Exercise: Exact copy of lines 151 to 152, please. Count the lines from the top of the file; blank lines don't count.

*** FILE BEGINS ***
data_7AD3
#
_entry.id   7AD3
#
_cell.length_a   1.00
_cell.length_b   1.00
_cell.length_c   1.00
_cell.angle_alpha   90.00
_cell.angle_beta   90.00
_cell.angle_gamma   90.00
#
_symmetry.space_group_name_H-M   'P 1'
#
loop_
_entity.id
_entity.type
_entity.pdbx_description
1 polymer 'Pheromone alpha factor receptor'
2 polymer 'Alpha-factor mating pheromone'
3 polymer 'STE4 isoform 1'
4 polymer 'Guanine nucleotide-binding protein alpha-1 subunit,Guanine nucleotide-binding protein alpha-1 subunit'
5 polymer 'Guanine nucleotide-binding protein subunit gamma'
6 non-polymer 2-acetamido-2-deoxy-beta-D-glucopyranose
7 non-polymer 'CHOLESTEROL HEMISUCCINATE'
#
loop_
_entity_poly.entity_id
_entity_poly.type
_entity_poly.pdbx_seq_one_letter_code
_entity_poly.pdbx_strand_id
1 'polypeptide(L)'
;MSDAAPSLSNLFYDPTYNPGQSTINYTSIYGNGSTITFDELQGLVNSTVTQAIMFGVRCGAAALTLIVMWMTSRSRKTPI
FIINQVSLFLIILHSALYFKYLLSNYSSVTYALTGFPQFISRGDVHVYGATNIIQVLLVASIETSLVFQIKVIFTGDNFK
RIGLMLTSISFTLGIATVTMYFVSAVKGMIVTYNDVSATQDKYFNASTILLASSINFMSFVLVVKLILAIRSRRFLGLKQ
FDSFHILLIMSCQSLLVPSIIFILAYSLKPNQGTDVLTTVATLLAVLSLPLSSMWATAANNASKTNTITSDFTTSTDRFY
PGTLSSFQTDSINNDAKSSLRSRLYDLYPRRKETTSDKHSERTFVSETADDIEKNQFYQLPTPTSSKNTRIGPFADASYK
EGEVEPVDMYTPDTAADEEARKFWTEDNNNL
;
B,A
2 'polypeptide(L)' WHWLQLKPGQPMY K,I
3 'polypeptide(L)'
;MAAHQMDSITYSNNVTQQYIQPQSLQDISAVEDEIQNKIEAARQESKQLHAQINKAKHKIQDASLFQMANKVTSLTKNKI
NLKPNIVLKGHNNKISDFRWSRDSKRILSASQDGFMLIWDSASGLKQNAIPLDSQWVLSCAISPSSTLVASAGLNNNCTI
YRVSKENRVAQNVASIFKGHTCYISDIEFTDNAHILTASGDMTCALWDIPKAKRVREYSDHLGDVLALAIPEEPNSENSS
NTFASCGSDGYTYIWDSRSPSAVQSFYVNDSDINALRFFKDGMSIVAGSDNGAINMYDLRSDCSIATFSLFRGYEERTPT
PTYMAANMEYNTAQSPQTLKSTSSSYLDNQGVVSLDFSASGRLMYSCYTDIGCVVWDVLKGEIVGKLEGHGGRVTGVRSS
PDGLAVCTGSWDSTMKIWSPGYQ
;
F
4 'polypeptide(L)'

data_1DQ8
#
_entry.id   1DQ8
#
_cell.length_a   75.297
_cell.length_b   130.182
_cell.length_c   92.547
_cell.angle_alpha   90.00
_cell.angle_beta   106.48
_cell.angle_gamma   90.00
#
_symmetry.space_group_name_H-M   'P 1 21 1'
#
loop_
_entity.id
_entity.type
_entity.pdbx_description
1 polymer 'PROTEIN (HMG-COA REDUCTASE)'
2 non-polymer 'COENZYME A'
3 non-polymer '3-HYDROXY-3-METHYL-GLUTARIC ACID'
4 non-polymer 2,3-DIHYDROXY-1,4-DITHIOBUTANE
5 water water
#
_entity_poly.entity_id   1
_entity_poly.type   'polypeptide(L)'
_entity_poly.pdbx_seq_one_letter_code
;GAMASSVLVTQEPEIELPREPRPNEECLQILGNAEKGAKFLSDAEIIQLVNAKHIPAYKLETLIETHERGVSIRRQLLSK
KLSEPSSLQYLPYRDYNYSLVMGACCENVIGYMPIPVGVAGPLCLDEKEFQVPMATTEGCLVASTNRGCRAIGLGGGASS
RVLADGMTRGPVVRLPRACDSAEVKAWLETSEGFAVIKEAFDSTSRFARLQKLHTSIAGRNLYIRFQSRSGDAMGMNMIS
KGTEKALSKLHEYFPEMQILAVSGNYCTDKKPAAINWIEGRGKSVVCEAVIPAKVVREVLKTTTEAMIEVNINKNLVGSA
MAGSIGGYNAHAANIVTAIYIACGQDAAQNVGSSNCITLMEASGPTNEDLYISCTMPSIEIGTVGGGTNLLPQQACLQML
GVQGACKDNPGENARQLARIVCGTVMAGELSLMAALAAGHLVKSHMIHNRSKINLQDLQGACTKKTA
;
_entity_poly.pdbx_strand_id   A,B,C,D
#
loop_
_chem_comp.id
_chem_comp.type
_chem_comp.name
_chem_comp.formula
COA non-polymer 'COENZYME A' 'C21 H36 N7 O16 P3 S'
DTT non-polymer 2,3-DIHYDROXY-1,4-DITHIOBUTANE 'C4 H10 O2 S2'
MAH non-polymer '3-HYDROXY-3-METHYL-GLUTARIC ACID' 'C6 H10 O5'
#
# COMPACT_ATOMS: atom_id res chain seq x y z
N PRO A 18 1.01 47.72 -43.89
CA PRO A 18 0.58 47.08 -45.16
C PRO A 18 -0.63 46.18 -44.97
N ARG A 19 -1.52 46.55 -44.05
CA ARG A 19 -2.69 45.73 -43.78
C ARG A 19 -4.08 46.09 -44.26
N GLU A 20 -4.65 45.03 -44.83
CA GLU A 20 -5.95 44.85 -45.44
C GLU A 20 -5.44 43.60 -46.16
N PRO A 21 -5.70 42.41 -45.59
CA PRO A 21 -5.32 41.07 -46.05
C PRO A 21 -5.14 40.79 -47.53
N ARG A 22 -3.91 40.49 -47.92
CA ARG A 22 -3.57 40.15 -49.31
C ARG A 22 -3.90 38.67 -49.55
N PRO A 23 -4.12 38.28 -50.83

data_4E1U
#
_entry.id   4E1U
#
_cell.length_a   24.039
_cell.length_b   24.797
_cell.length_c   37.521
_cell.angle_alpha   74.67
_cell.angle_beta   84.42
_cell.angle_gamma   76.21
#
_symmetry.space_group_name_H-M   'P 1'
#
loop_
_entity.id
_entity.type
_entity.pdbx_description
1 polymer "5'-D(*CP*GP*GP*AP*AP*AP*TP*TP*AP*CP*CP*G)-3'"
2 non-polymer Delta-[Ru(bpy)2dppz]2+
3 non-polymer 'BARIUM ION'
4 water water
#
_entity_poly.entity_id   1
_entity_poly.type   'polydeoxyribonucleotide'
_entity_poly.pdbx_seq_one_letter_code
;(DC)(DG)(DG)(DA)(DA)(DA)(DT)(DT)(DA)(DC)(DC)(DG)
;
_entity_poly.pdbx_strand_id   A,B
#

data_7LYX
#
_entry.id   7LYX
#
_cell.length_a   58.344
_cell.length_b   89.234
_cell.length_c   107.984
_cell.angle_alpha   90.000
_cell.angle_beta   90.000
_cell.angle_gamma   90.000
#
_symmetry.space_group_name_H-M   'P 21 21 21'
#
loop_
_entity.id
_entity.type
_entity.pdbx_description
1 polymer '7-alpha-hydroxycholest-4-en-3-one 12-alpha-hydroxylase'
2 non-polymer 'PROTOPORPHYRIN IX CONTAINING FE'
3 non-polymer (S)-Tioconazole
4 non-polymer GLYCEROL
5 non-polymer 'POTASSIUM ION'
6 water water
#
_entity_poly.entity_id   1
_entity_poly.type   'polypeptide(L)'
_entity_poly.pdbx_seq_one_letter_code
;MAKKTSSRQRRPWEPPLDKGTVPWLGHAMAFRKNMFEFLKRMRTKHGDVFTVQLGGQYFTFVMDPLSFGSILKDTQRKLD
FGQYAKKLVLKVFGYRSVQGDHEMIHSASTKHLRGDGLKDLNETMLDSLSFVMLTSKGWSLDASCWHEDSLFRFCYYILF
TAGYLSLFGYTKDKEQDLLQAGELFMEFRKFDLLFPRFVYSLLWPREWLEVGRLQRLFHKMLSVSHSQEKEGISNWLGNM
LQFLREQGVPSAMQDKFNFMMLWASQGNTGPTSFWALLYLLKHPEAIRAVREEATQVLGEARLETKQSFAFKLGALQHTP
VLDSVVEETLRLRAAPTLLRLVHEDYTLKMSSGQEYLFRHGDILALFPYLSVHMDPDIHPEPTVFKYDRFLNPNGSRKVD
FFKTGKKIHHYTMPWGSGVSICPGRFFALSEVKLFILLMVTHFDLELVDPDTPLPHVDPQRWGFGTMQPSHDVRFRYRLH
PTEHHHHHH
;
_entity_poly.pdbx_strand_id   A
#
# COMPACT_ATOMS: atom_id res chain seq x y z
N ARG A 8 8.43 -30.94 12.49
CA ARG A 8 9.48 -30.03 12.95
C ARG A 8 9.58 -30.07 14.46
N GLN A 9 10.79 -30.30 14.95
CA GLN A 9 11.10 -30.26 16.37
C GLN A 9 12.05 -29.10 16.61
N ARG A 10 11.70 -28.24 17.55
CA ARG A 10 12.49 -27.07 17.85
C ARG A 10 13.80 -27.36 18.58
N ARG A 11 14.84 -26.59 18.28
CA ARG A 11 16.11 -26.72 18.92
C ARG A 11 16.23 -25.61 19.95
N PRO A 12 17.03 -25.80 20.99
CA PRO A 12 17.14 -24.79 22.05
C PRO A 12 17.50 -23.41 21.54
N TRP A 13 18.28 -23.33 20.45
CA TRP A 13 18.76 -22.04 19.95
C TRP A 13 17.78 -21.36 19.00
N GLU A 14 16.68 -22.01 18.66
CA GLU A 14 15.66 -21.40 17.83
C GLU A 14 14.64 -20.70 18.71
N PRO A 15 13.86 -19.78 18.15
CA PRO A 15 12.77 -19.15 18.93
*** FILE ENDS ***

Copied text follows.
#
_symmetry.space_group_name_H-M   'P 21 21 21'